Think differentiation.

That was the mantra from Comcast ( CMCSA) Wednesday, following the announcement that it was withdrawing its two-month-old hostile bid for Disney ( DIS).

Now that Comcast is no longer pegging its future on the marriage of content and distribution, the nation's largest cable system operator sought to reassure investors that its cable business is doing just fine.

To make clear that its business isn't being eaten away by satellite TV operators and local telcos, executives spent much of their phone call with investors Wednesday talking about their strategy of differentiation: Offering products and services that can't be matched by their competitors.

Competitive differentiation "is really what we're all about right now," Comcast Cable President Steve Burke said on the call. "We see a big part of our job is making sure that we not only have what our competition has, but we have things that they don't have, or things that are better than what they have."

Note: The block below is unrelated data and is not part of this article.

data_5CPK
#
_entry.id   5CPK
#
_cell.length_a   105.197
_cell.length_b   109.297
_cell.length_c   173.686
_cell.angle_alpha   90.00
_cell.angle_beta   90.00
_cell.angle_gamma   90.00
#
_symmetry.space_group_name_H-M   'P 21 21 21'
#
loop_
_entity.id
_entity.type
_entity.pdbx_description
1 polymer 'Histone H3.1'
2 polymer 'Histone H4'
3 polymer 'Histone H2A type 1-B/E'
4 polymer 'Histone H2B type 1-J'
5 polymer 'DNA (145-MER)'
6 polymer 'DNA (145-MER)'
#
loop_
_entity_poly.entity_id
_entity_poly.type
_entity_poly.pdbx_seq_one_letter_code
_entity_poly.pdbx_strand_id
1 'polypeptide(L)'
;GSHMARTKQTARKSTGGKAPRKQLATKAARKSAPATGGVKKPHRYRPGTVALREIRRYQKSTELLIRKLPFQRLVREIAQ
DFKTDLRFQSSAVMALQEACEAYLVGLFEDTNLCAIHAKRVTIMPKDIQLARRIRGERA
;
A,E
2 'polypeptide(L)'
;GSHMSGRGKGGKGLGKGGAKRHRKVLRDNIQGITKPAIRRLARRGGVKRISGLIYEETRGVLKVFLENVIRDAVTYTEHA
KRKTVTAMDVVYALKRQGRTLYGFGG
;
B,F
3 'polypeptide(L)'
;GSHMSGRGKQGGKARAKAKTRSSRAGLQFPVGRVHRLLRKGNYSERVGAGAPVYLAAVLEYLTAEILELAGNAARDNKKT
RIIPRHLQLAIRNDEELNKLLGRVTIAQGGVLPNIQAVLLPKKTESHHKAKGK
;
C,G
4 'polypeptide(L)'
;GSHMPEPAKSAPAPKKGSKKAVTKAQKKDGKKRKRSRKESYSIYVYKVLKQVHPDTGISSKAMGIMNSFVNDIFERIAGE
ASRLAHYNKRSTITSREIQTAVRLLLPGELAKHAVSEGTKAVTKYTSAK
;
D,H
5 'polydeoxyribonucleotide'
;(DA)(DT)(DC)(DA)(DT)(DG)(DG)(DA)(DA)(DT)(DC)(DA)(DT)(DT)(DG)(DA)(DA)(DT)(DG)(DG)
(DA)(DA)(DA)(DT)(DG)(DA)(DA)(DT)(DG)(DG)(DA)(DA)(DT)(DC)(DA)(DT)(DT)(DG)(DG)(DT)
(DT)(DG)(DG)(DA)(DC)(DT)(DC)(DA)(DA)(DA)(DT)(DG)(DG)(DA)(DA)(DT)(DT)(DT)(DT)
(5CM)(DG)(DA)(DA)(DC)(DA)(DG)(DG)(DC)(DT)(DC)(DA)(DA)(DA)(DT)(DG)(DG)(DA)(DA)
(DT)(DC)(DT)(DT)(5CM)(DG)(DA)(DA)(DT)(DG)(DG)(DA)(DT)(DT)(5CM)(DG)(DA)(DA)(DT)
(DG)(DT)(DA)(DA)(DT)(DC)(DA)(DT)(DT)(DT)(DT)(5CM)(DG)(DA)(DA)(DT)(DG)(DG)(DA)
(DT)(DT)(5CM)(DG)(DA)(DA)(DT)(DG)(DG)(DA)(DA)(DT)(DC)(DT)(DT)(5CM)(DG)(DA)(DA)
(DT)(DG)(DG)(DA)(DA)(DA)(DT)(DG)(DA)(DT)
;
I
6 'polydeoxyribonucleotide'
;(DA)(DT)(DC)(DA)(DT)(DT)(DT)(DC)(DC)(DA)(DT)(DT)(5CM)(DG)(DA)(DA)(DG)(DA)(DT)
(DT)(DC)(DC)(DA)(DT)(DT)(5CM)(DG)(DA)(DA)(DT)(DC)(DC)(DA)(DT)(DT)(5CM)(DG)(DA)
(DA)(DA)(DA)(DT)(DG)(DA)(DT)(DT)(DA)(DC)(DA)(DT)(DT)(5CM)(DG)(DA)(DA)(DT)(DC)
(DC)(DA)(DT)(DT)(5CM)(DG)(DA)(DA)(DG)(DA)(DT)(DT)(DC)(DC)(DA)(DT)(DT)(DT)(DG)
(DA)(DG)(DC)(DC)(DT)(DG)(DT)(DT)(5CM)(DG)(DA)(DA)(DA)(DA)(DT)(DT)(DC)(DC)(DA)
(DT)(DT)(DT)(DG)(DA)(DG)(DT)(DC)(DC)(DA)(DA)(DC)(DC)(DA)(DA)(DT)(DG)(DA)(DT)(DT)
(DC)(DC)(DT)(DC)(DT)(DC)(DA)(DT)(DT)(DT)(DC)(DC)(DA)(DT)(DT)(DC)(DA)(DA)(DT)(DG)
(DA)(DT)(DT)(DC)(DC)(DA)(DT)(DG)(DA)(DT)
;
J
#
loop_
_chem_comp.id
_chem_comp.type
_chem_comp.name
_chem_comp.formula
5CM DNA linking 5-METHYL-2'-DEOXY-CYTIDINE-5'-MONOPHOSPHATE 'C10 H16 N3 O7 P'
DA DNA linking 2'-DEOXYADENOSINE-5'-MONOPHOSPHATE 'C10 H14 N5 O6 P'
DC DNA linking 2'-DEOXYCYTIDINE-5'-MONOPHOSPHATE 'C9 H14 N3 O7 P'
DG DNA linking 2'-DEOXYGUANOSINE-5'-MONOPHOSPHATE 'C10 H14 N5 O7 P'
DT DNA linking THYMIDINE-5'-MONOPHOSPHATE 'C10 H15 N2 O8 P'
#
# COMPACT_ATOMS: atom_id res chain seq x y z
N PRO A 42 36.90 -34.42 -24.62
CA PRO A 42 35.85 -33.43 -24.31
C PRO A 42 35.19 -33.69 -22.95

Now that Comcast isn't going to be spending billions on Disney, competition is once again front and center as the big worry among the people who own Comcast stock. The threats to the company's lush cash flows appear everywhere -- from airborne rivals like EchoStar ( DISH) and DirecTV ( DTV) as well as broadband Internet providers like SBC ( SBC) and Verizon ( VZ).

On Wednesday, as investors awaited the postclose first-quarter earnings report from cable rival Time Warner ( TWX), Comcast shares rose 37 cents to $30.34.

Calling Out

The most explicit discussion of the differentiation strategy on the call -- as well as the brightest spotlight on possible risks -- came when Burke talked about the company's development of Voice-over-Internet-Protocol telephony. That's a service that Burke says Comcast believes "will be a major source of growth for our company in the next few years."

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